It is unclear what type of external insulation is proposed; the application form indicates the proposed use of a “lime render” to the walls, suggesting either an insulated lime or a lime finish applied over the top of an alternate external insulation system. We recommend this aspect of the application is further clarified, particularly in relation to the proposed thickness of insulation to be used, and its colour and finish.
There is some potential for visual impact in limited, close-range views from Warwick Road, particularly where the thicker ‘line’ of insulation would intersect with the rear elevation of the neighbouring No. 10. BPT acknowledges that ultimately these views would be very restricted and any visual impact would remain highly localised. Any resulting harm would therefore be limited, and should be appropriately balanced against demonstrated public benefits, including the improved thermal performance of the building and any associated reductions in carbon emissions and energy costs, particularly important during a cost of living crisis, and broader contributions towards the council’s net zero objectives.
The visual effect of the render could be further mitigated with further details, such as ensuring a closely matching colour and finish to better blend in with its terraced context, or the use of scoring marks to replicate an ashlar pattern. We further highlight the importance of ensuring a well-detailed finish to minimise risks such as cold bridging at external corners of the building, as well as how the proposed render system would relate to window/door openings and the roof eaves.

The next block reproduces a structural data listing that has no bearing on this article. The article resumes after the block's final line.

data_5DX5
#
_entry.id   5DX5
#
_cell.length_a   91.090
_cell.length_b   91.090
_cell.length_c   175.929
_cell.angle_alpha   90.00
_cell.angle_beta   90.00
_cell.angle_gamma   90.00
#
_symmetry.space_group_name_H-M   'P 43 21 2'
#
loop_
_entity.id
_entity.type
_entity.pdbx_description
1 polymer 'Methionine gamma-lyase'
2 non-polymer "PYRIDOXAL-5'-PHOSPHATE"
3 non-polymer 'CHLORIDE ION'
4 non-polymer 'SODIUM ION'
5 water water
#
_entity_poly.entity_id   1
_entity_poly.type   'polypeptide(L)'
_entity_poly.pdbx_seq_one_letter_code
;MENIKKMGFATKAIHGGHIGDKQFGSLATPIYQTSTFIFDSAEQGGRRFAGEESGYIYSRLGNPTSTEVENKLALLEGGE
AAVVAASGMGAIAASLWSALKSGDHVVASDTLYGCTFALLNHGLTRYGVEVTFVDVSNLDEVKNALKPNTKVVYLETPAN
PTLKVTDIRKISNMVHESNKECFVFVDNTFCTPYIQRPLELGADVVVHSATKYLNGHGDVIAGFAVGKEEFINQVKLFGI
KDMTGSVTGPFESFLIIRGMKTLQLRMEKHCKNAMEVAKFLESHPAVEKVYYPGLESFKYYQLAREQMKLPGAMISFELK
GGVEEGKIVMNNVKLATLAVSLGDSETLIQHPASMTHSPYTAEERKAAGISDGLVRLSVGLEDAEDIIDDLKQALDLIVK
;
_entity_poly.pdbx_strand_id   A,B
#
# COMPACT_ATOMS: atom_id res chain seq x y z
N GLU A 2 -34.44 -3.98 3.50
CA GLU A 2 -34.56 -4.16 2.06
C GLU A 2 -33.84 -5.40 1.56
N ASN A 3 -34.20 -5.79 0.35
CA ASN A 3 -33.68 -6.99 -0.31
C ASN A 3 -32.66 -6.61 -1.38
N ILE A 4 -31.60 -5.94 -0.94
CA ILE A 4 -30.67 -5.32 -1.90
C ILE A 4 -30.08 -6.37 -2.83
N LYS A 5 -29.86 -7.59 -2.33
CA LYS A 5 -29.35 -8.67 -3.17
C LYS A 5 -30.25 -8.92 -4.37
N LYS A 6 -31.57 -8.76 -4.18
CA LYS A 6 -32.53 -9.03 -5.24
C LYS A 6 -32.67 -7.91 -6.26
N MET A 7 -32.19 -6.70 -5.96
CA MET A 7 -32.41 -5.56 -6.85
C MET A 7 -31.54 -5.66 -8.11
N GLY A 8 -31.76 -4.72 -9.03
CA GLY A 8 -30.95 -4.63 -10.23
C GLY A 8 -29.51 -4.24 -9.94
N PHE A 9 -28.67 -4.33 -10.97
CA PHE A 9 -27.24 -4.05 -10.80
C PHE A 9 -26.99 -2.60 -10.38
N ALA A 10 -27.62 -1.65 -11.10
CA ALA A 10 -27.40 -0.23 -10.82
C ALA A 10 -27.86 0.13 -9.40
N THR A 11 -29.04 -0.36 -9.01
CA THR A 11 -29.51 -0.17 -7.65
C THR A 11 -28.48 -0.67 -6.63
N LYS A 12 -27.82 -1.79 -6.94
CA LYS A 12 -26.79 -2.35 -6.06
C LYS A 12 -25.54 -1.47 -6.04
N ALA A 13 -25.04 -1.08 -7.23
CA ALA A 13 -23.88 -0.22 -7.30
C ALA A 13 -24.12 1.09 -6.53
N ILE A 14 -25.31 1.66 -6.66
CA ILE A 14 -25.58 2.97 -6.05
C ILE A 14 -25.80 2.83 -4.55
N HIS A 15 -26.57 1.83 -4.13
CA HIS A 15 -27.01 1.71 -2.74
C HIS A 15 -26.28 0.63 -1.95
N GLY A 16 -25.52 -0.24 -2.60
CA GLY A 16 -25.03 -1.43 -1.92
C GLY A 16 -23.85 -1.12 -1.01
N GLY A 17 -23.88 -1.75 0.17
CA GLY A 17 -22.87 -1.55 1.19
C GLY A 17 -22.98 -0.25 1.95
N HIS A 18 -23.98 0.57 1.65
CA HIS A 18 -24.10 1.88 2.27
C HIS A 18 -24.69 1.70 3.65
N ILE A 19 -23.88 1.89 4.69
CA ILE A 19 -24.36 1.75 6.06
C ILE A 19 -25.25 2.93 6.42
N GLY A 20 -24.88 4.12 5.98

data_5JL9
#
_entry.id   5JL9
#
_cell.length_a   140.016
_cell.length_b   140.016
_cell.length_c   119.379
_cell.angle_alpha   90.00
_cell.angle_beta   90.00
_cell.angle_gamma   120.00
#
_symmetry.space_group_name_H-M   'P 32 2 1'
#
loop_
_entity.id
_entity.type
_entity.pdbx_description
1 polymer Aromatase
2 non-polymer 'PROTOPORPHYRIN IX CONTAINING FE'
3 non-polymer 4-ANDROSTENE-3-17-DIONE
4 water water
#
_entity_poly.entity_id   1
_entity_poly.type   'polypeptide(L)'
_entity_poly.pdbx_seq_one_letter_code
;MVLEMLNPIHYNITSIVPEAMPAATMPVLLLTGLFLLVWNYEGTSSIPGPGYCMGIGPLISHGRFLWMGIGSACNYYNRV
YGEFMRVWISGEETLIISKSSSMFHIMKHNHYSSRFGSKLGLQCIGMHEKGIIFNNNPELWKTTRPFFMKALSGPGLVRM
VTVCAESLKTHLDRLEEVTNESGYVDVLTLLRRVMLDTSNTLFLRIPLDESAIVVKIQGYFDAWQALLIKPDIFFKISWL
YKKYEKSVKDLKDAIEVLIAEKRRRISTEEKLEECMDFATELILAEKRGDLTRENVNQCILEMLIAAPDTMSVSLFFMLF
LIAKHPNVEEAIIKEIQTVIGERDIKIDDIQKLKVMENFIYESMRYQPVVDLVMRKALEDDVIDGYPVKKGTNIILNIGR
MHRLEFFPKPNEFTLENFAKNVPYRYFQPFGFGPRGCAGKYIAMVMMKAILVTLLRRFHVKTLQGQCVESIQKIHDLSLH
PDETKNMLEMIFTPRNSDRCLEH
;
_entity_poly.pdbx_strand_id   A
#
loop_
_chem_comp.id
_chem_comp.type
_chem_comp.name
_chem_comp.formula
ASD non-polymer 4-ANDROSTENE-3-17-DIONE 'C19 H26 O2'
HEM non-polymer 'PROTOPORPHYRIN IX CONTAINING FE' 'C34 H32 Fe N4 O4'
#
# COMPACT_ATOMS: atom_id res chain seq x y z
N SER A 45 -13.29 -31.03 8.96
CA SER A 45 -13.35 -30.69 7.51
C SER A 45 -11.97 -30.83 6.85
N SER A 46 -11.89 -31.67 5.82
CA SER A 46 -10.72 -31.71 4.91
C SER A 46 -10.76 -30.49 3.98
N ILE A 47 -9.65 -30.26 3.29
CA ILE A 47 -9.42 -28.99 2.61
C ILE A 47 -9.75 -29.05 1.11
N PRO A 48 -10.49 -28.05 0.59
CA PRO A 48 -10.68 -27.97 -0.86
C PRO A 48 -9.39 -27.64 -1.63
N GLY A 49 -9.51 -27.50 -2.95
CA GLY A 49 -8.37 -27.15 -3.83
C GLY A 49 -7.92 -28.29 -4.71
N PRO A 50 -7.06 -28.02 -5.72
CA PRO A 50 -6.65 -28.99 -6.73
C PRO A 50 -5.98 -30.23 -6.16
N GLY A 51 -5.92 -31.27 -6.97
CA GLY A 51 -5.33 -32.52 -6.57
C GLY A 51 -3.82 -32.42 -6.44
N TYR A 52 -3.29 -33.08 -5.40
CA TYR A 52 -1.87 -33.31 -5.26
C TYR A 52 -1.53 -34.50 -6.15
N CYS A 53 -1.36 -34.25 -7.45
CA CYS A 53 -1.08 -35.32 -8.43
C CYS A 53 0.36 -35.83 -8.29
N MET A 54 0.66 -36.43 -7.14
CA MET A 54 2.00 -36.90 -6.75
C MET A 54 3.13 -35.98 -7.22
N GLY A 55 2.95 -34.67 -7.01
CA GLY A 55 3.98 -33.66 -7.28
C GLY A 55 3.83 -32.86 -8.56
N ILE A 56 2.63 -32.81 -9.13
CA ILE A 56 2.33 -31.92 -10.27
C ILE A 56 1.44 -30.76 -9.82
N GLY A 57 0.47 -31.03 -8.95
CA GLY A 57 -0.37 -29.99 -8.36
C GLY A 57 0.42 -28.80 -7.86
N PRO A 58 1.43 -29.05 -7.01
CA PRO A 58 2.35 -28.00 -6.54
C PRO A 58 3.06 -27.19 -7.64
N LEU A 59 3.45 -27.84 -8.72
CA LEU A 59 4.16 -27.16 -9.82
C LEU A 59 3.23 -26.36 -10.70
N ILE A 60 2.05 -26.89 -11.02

It is also proposed to add two additional PV panels on the south roof slope. Whilst there is a general preference for PV panels to be located away from the principal frontage (eg. side and rear elevations), there are a number of considerations in relation to the particular characteristics of the site. There are several existing examples of PV panels installed on the principal roof slopes which are relatively unobtrusive additions to the streetscape. The principal south elevation is well-enclosed by surrounding development, set back from the main road, and would be screened in wider views. The terrace features a steep roof pitch which is difficult to see from pavement level, and clear views of the roofscape are obscured along the street due to its use of dormer windows, and the hipped roofs of the projecting bay windows. We note that where this installation can be concluded to be of less than substantial harm, this would be outweighed by the benefits of on-site ‘green’ energy generation and associated reduction in carbon emissions, as well as maximising the proposed panels’ output by making use of the building’s south-facing roof slope, and resulting contributions towards B&NES Council’s Net Zero objectives. We otherwise continue to strongly recommend the use of monochromatic, frameless panels with a matte finish to ensure a non-reflective and recessive appearance in accordance with local policy. The use of a more symmetrical and visually balanced layout of panels would also be preferable.